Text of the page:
A little Cottage In Alston and The storm; When I turned 30

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This is me, on my 30th Birthday, it’s the 7th of February, the wind outside is bitter. The pandemic hasn’t happened yet, there’s news of a few people who are ill in China, awful news but the seriousness of it all doesn’t seem real yet. My friend who’s with us in the car reads out an article about it out loud and looks at me worriedly. I tell her not to worry, it will all be alright. We’re driving in the car, in the dark, along poorly lit windy country roads and they are icy. My partner is slightly annoyed that I choose to book somewhere on Air b n b In the middle of nowhere. There’s no street signs or road names and google maps can’t make its mind up about where we are. Zowie, my baby girl is teething and has eventually stopped crying after an hour of the journey. I’m exhausted and I’m starting to feel guilty about booking somewhere for my birthday.

After a few phone calls to the owner and doubling back on ourselves a few times we finally get there, except we can’t find the key. It’s on the ground under a sign and it’s so dark we can’t find it. It takes some time but eventually we get inside. It’s warm and cozy. There’s a little library. I’m reminded of the game Cluedo. I’m not sure who’s going to be murderer and with what but to say the journey was stressful is an understatement.

My partner by now has got used to my impulsiveness but somewhere around mid 29s I started having some sort of midi life crisis. It started slow and gradually got more intense. This was the peak. I look happy on the photo but inside I am like a storm. My feelings are exploding and I’m trying to keep it together. I don’t know how to deal with it. My friend lights the fire in the front room and we make drinks. I brought Expensive Gin with me, stuff I couldn’t afford in my 20s. Actually, I still can’t, but I bought it anyway.

The following morning I get up early. I’m the only one awake. My hangover hasn’t kicked in yet, I still think I’m okay. The storm that was raging the night before has calmed down and the sun is hitting the hills in the distance and I can see a whole pallet of colours. I grab my camera and jump outside with no shoes. The ground is icy. The sensation jumps up my spine. I stand there and look at the countryside. ‘What am I doing here?’ I think to myself. My best friends are here, everyone else isn’t. Why did I do that? Have I run away? Why is it such a big deal turning 30? What is wrong with me? I’m having an existential crisis.

The following night, I get dressed up. My friend’s a bit of tomboy, she doesn’t understand why I’ve brought make up with me let alone why I’ve put it on. I feel a bit stupid, still, I take a selfie. I post it on Facebook and tell everyone I’m having an amazing time. I’m feeling insecure.

I keep thinking about my twenties and all the crazy times I’ve had. I think about the parties and all the times I got blackout drunk, the dancing in night clubs, the drugs and the raves I used to go to. They feel like a different lifetime ago. They feel so removed from where I am now. Suddenly I have a sinking feeling and I start to feel like I am absolutely boring. I start thinking how much of a terrible idea it was to book this place. My friend 36, and my partner 34, assure me it’s nothing to worry about and at least I’m not their age. It doesn’t make me feel better. My daughter wakes up and it takes until midnight to get her back to sleep. I’m mentally drained and fed up. I get back down stairs and my friends fallen asleep. I sit and pour myself a drink. Alone. I have another drink, this time a shot. The darkness creeps in.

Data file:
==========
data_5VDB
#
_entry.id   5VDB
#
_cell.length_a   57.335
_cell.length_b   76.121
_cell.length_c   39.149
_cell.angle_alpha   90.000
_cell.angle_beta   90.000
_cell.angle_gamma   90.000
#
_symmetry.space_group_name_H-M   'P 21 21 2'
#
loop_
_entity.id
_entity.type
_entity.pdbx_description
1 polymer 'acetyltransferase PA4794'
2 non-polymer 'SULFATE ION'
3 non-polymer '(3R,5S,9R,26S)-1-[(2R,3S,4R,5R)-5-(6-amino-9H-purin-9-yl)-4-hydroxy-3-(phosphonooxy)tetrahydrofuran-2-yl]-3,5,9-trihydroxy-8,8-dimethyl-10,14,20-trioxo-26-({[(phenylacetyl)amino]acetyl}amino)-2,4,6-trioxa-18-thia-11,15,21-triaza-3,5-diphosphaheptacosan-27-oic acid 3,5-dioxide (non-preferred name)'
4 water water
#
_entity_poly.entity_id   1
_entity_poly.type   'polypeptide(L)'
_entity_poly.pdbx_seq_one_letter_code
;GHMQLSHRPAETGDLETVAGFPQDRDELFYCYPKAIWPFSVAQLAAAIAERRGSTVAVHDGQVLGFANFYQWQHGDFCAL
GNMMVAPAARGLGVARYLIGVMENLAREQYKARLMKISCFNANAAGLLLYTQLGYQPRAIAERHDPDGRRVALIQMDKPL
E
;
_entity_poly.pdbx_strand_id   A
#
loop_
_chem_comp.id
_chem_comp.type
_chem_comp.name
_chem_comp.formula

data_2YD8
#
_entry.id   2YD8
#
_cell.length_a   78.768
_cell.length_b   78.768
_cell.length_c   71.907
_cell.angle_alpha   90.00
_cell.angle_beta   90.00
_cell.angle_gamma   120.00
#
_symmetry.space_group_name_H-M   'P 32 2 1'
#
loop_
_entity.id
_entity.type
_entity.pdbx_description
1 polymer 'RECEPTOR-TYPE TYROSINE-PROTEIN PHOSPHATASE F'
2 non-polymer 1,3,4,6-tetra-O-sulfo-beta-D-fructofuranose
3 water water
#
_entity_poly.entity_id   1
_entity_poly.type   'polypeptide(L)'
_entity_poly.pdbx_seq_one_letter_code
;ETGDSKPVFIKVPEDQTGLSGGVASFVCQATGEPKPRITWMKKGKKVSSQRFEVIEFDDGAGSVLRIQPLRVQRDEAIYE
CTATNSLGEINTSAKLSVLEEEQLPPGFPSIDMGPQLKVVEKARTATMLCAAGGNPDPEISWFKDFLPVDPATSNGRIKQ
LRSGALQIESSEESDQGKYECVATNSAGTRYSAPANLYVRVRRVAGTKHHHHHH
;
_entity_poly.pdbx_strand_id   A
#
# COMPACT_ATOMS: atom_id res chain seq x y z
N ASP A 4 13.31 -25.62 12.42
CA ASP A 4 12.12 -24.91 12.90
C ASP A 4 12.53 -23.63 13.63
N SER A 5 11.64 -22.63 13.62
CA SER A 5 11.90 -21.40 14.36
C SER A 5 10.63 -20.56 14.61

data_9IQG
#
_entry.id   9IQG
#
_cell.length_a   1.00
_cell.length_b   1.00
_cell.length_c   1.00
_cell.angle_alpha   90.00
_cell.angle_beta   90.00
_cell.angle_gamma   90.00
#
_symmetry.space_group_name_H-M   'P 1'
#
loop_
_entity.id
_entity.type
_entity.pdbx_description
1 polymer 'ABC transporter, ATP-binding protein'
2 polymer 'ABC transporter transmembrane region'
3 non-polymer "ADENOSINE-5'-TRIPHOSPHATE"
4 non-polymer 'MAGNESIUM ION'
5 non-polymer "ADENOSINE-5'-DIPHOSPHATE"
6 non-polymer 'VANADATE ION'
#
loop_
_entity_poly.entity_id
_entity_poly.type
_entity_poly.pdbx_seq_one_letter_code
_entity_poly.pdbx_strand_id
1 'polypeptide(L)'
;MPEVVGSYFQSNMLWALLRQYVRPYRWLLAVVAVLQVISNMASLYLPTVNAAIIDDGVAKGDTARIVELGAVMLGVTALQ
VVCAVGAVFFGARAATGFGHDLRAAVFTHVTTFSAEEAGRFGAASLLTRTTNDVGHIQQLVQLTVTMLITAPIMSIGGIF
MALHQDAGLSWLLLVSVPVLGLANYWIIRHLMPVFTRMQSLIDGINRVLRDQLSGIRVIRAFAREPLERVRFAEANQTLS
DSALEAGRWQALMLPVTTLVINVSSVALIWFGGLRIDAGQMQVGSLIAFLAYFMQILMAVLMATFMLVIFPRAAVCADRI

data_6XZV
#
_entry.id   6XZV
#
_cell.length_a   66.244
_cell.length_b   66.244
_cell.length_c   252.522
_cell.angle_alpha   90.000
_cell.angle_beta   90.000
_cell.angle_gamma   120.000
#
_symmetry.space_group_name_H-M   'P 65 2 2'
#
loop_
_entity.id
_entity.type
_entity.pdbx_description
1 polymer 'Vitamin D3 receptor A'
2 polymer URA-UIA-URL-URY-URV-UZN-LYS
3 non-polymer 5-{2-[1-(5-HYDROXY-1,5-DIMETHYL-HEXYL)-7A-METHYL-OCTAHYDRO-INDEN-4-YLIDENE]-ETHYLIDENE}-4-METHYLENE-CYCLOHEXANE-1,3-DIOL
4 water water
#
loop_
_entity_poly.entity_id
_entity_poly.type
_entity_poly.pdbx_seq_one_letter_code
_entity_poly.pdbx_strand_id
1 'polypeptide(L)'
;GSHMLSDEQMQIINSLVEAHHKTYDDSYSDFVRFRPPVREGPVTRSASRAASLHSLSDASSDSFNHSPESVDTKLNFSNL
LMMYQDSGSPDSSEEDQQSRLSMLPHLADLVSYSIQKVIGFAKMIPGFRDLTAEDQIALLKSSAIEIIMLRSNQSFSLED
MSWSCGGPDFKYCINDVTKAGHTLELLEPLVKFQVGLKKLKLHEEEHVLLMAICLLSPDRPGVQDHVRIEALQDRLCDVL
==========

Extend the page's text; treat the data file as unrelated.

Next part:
In the morning I run myself a bath. It’s a giant copper free standing bath, beautiful. It’s extravagant and luxurious. The water runs brown. The storm must have caused sediment to get in the pipes. I burst out crying. I can’t help but feel this whole holiday is a metaphor for how I’m feeling inside. I go down stairs and stare at the ominous view from the window. At least it’s stopped raining. I open the door to have a cigarette. The wind is roaring. It rips the cigarette right out of my hand. Great I think to myself, I can’t even smoke.

We find a little pub in a nearby village called Alston. My son complains that he’s bored. There’s a dusty monopoly board on a shelf so I pick it up. Brushing off the dust, I open the box. There’s only five pieces. I’m left with the iron. We start to play. I still feel boring, but I like seeing my son smile. Later I take this photograph of my partner and my baby girl. I’m feeling a bit more positive. I know I am lucky and I should be happy with what I have. I am, but these feelings inside of me are overwhelming and strange. I don’t recognise myself anymore. I don’t feel like myself.

Eventually it’s time to pack up and go, back to my life. Back to work. Back to reality. I get my shit together, then the pandemic hits Italy, it’s bad. It’s unbelievable in fact. I’m working in a care home at the time. There’s panic from the staff. Then it’s in England, they’re talking about shutting schools down I can’t believe it. We get coronavirus in the home and residents start passing away. I’m in total shock, people are dying, everyday, all over the world and there’s nothing I can do to help. My problems suddenly feel so small.

Six months later I decide to totally change my career. I get a job working in sales, then I walk out after four weeks and feel totally free for the first time in my life. I feel determined and less self absorbed. I decide to start my own business. I start blogging. I find my voice. I’ve found myself.

Soph.

Published by Snophlion

“Some people never go crazy. What truly horrible lives them must lead.” Charles Bukowski

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